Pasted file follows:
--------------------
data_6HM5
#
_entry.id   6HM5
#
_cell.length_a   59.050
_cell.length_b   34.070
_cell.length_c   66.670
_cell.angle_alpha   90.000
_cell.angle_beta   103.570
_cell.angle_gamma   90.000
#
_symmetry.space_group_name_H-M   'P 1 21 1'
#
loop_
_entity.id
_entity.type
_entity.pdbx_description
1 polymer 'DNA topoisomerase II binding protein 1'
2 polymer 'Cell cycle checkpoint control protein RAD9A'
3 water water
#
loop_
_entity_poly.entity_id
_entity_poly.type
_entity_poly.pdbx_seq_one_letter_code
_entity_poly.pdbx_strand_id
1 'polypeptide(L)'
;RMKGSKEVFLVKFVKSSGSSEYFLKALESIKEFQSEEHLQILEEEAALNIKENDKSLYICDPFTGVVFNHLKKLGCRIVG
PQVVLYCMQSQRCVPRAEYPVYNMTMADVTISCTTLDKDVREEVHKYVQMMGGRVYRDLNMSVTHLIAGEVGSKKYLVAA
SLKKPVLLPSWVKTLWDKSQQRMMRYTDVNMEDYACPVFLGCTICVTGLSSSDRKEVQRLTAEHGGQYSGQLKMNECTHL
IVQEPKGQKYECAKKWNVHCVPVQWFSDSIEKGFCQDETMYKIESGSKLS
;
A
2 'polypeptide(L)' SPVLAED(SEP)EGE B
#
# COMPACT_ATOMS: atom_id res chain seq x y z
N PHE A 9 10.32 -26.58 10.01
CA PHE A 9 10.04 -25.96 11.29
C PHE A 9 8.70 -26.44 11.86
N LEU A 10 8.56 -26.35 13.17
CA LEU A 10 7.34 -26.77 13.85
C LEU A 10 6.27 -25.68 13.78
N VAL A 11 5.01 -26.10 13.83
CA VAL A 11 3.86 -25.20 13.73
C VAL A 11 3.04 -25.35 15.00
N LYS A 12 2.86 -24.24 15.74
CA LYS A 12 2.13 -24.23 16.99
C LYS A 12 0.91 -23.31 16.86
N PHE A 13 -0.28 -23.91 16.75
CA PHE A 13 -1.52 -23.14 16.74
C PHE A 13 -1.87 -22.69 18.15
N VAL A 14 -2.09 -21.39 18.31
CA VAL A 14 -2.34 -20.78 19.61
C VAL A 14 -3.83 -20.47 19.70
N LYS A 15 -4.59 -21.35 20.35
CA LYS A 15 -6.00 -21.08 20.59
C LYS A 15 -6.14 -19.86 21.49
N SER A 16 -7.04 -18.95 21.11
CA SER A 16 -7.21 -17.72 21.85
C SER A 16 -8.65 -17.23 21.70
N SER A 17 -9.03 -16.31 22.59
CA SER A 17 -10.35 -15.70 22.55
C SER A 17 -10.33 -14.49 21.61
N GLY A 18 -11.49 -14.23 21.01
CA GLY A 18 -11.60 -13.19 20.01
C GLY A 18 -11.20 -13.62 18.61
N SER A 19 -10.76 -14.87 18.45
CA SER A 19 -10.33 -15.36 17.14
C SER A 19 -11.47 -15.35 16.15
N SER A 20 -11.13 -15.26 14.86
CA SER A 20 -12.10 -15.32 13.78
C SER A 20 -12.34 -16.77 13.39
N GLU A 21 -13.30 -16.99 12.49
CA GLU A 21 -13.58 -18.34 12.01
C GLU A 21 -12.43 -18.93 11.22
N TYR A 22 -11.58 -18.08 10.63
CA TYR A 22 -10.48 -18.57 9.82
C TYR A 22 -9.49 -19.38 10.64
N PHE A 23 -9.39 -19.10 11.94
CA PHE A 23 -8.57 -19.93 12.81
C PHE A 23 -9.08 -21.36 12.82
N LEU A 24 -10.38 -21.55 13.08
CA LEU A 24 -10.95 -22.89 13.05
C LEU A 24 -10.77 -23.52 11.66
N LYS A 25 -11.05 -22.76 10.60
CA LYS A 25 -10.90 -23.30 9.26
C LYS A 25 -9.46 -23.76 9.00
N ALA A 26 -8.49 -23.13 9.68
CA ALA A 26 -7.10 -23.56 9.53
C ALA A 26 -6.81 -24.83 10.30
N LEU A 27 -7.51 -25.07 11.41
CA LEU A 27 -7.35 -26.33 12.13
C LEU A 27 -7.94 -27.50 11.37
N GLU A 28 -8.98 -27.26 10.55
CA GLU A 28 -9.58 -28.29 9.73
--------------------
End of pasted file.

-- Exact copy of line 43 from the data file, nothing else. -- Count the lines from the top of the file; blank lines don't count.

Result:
N VAL A 11 5.01 -26.10 13.83